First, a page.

Where did Halloween really come from?

During the protestant reformations the leaders of the new churches used ridicule and mockery of the then Christian faith (Catholicism of today) to bolster adherents to the new religion. During the first 1500 years of the Christian religion, All Souls Day was one of the major feasts of the church. All Souls Day was a time of communion both spiritual and physical between the realm of the world and the saints of heaven. Protestants began to mock this feast day with the concept of Halloween - which became a day when protestants made fun of the Catholics with visions of ghouls and ghosts. As the new feast of mocking grew in popularity the celebration grew to include the food and decoration of other feasts of the season such as the old traditional fall and/or harvest festivals of the local regions (such as October-fest in Germany). As the protestant movement expanded, a puritan under tone took hold. Puritans believed the Christmas feast to be based in the pagan rituals of Sol-Invictus (return of the Sun) which most Sun Worshiping religions of the European community held to. As protestant Christians lost a winter feast they began to move some of the joyful celebration to Halloween as the new Protestant churches accepted their members celebrating a holiday that ridiculed the Catholic beliefs. As such fancy dress (costumes) where moved from the European Christmas to Halloween as was the English Christmas of treats became Halloween's trick-ir-treat.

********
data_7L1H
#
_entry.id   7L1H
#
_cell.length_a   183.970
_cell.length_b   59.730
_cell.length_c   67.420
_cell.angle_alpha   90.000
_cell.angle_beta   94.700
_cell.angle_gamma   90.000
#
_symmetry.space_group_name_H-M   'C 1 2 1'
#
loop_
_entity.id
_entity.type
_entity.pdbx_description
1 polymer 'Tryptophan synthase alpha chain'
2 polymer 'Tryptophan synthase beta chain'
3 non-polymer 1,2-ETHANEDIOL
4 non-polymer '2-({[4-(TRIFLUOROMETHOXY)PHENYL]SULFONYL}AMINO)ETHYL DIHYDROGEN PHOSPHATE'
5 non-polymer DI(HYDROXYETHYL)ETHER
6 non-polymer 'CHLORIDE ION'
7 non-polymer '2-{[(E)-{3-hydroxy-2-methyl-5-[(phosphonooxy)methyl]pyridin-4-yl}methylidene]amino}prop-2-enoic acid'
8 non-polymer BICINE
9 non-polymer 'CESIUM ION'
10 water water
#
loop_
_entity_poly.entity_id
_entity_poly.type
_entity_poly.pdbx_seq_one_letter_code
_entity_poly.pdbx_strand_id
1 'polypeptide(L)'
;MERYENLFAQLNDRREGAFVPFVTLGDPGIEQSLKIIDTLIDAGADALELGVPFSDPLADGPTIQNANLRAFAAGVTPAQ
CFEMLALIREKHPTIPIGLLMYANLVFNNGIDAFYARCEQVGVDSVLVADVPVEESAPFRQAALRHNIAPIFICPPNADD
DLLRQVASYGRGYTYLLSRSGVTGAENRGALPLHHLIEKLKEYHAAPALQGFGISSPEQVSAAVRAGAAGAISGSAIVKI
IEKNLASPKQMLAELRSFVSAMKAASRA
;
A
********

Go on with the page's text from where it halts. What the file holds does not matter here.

In short, Halloween was created by protestants to mock Catholics; began to borrow pagan harvest festival decorations and foods; grew in stature as Puritans banned Christmas celebrations; and latter incorporated versions of European Christmas celebrations.